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Wattles and Bushfires

Alan Gray

I was interested in the little note regarding the flammability (or otherwise) of acacias in Issue 99 of the Acacia Study Group newsletter. I just thought I'd pass on the following as an addition to the story. We live on a 7 ha bush block about 30 km south of Hobart, in a pretty fire-prone locality and the risk of wildfires is always uppermost in our minds during summer, particularly as we lost our first home in the '67 disaster!

I was a member of the local volunteer fire brigade for some years and have seen quite a few bad fires during that time and as a botanist I was interested and careful to note and record the flammability characteristics of the bush in which we were working. A number of species of plants are clearly very hazardous, the top of the list being Eucalyptus (Myrtaceae in general!). But some seemed to be useful fire "stoppers" and thus suitable options for planting or retention (at a safe perimeter) nearer residences etc.

Some of the naturally occurring Tasmanian wattles fall well within this category, some do not, e.g. A.verniciflua. However, whereas I do not doubt that A.mearnsii is a relatively low to non-flammable species, A.dealbata (silver wattle) is also a safe option, but that is not the only reason I planted a band (copse) of this species about 30 m away and to the north-west of our house. During one rather nasty wildfire, some years ago, I observed a group of silver wattles right in the path of the fire which was being fanned by a stiff northerly wind. Embers and flaming bark 'arrows' were flying along in front of the fire but were being effectively stopped or impeded by the fairly dense wattle canopies, and falling to the ground. The crowns were not igniting but were acting as efficient ember stoppers!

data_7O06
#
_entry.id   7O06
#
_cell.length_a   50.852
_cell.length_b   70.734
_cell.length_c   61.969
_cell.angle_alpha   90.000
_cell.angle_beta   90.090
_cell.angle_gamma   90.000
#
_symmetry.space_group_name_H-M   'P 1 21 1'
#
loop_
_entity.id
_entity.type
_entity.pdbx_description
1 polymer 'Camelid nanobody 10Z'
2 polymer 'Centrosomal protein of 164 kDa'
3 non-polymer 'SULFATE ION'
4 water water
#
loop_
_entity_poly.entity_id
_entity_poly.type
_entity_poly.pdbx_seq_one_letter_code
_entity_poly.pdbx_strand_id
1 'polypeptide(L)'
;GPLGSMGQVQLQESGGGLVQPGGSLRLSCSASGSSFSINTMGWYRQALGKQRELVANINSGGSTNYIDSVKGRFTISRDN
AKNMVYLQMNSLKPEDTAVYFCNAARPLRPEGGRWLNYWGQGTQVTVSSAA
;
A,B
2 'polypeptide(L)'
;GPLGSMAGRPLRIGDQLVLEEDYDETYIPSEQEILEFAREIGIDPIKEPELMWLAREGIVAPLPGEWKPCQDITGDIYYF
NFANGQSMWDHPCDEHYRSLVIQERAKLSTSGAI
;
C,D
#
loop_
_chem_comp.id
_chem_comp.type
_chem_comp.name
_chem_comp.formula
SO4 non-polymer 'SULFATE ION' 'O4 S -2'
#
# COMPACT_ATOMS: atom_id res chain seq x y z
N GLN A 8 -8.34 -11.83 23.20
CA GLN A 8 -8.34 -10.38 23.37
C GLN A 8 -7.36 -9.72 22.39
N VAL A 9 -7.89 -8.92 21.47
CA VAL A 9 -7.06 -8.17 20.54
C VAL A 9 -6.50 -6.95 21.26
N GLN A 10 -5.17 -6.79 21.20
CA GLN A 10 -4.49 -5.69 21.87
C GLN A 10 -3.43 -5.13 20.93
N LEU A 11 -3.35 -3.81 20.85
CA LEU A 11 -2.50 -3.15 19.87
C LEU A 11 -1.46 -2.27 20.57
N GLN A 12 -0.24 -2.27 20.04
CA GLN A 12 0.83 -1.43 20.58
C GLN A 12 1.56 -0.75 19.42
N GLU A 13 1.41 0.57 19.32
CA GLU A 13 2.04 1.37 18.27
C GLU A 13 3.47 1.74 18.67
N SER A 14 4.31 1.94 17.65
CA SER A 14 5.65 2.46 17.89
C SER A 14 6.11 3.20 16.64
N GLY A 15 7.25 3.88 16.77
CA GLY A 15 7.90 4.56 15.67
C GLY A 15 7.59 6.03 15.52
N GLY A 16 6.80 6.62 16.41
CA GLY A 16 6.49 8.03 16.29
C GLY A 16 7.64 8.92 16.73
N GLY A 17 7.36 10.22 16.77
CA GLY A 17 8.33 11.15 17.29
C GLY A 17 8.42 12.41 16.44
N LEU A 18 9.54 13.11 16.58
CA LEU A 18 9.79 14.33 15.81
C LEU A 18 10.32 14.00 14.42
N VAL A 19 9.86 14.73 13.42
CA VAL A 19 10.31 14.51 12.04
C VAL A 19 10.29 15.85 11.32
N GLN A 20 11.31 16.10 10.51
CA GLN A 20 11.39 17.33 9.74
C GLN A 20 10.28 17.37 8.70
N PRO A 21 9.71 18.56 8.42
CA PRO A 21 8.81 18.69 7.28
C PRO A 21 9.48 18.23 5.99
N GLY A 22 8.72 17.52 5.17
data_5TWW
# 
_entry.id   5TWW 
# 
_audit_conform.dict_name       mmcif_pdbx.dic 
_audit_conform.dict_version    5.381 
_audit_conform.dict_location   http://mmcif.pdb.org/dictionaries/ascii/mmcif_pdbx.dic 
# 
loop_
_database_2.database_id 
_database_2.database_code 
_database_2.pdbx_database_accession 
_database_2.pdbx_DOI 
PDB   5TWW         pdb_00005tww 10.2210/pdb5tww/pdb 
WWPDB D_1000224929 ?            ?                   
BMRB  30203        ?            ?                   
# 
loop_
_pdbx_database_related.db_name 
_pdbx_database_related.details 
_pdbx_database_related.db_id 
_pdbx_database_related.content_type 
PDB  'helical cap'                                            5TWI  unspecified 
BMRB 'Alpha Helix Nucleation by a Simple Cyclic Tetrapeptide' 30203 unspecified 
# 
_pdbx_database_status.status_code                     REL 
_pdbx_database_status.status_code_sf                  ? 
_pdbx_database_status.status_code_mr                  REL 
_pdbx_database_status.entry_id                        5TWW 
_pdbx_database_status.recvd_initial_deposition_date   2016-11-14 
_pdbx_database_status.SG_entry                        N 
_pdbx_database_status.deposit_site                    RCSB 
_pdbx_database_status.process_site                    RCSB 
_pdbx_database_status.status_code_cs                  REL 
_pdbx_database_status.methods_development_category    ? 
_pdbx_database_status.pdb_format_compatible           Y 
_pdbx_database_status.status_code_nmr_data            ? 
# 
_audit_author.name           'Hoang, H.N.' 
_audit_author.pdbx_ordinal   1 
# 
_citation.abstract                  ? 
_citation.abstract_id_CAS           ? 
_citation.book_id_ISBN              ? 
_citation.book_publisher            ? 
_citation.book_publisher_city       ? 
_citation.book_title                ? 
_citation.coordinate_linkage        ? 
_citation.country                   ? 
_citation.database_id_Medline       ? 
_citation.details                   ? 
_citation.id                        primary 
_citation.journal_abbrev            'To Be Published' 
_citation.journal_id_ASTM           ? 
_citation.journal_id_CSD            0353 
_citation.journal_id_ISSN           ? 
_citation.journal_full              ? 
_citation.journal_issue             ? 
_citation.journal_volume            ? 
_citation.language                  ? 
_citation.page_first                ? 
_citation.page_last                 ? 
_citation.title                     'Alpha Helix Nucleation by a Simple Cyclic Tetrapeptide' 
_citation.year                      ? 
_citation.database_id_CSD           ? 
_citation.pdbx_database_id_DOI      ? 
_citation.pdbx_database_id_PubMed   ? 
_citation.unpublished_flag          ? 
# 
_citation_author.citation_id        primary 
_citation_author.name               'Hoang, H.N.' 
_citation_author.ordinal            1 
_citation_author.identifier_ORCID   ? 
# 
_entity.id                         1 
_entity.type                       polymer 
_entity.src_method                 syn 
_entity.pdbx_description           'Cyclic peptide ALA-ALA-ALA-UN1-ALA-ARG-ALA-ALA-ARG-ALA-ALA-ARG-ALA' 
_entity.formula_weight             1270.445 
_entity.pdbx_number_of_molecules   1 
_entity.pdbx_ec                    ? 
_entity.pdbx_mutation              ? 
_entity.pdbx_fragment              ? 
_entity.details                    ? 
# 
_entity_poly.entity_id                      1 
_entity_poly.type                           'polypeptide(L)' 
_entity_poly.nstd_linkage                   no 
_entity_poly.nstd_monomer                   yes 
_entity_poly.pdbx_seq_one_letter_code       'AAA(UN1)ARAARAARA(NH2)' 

Acacia dealbata
Acacia dealbata: Silver Wattle
Photo: Alberto Salguero - from Wikimedia Commons and reproduced under the GNU Free Documentation License

"Touch wood" my silver wattle barrier has not yet been put to the test but they remain a delightful silvery grove of tall wattles that are a sheer delight in spring, and, I hope, a barrier of some effect should "that day" blow up.

Of the rather paltry list of wattles with which Tasmania has been blessed, I would also recommend A.melanoxylon, A.mucronata (sens. lat.) and A.terminalis, as well as A.mearnsii for their fire retardant properties, among other reasons.

From the newsletter of ASGAP's Acacia Study Group, March 2008.

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Australian Plants online - 2008
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